Dysbiosis is known as the observation of the intestinal microbiota produced by an imbalance between beneficial bacteria and non-beneficial bacteria. This is due in most cases to an inadequate diet.
If prolonged over time, dysbiosis accelerates aging and ostensibly weakens the entire organism.
In fact, many of the problems that we attribute to age have their origin in this imbalance.
When this happens, the intestinal microbiota and the beneficial bacteria that live in symbiosis with us become a minority and the intestinal wall becomes permeable.
The protein responsible for modulating this intestinal border is zonulin, its main function is to modulate what enters the bloodstream. When there is an excess of zonulin production, this modulation goes out of control and the border opens dangerously. In fact, in analytics, this molecule is considered a marker for many autoimmune diseases and certain types of cancer. The two triggers for this excess production of zonulin are intestinal bacteria and the currently known gluten. Indeed, the wheat we consume today was modified in the 1970s by geneticists who, in order to increase its production, created a completely different species in its biochemistry.
composition other than that of the original wheat. Among its new components, gliadin stands out, which is part of the gluten proteins and is behind the health problems attributed to it, such as zonulin levels soaring despite not suffering from celiac disease. This protein not only produces intestinal permeability, it also affects the blood-brain barrier (brain barrier), which makes it absolutely vulnerable to intruders!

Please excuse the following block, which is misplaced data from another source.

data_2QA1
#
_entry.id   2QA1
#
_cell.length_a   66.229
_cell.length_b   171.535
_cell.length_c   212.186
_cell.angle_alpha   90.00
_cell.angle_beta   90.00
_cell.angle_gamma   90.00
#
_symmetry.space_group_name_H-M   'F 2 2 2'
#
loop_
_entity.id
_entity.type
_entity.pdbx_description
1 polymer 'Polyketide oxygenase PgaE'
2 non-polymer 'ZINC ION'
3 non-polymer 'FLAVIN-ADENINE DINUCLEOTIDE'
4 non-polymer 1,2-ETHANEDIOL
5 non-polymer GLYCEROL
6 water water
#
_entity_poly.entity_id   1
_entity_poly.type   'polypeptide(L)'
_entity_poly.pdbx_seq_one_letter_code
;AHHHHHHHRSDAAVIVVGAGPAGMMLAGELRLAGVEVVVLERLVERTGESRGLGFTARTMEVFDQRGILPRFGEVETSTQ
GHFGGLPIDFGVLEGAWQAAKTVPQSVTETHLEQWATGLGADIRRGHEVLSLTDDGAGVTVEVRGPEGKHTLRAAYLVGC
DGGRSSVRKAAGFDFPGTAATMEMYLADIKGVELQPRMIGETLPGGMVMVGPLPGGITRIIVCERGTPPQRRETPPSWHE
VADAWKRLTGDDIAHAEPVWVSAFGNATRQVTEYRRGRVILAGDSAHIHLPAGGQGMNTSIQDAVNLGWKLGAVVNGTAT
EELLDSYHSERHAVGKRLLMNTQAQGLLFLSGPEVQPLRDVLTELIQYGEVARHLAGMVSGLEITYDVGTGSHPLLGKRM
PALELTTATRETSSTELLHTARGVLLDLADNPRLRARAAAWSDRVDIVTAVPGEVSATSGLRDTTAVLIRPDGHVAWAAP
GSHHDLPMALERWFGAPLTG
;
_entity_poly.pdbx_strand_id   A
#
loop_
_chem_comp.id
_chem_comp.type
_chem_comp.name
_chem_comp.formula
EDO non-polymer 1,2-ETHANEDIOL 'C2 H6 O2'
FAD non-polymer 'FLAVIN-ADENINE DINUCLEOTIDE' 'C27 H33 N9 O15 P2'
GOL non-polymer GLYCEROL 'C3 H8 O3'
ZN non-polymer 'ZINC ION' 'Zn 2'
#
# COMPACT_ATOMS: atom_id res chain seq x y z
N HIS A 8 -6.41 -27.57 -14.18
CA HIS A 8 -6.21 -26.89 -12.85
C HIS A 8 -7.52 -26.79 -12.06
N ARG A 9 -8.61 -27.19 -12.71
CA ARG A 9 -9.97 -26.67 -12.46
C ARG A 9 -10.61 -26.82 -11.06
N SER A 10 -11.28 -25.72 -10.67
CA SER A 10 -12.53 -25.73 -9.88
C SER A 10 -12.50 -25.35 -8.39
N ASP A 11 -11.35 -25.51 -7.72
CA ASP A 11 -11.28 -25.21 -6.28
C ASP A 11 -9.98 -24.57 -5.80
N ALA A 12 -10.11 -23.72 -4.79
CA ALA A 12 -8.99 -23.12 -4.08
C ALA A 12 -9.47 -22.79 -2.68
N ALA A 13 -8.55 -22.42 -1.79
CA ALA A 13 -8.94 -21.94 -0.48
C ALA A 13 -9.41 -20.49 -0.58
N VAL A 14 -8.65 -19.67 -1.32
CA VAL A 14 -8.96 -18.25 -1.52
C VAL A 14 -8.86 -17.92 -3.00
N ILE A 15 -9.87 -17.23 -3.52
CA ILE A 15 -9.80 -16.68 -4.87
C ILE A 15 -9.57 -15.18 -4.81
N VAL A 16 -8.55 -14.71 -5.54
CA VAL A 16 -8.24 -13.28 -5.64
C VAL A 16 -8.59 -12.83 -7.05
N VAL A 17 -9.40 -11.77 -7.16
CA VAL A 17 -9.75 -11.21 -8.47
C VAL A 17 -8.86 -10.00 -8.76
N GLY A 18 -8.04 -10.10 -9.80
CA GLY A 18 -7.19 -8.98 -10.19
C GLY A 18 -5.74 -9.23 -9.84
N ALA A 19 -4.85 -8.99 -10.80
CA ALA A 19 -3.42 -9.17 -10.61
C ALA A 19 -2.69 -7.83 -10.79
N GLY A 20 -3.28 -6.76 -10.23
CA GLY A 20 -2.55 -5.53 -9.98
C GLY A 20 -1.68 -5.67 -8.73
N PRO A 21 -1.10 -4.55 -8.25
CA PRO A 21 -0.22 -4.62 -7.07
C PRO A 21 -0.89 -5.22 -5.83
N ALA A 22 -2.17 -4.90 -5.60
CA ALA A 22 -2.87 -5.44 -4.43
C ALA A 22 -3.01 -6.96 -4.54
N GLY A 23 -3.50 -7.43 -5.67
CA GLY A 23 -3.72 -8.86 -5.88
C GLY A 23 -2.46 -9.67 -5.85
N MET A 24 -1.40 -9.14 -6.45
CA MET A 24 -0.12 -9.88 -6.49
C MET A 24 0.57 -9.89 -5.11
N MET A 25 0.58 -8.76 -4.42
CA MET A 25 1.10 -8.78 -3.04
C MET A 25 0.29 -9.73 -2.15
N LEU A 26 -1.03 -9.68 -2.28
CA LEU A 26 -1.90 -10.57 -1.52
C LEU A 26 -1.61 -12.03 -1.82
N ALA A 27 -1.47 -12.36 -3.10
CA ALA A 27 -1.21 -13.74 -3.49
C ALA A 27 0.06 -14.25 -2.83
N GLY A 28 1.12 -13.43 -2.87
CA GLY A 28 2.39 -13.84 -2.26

Currently numerous studies document a direct relationship between intestinal permeability and autoimmune diseases. When the intestinal barrier weakens and the border gate overflows, the impermeable system overreacts, even producing against its own tissues. This causes inflammation which is a coincidental element in conditions and disorders and other problems such as diabetes, autoimmune diseases, cancer, depression, autism, asthma, arthritis, multiple sclerosis, Alzheimer’s or Parkinson’s and even attention deficit hyperactivity disorder (ADHD). ).
For those who suffer from abdominal pain after meals, poor digestion, painful accumulation of gases, etc., it is highly recommended to carry out a dysbiosis profile to determine the concentration of each of the species that make up the microbiota and complete it with a mycological study. to assess the
presence of fungi, yeasts, parasites, etc.
You can eat very healthy, but if the intestinal mucosa is not in good condition, it doesn’t do you much good; If there is no good ecology of the microbiota, one cannot really speak of good health.
The solution seems to lie in a new approach to health with good eating and living habits and the intake of some supplements such as glutamine, an acid with essential anti-inflammatory properties and that favors the growth and repair of the intestinal mucosa, acting as a protector and preventing irritations.

Marisia Jimenez, ND

Based on the book by Camilla Rowlands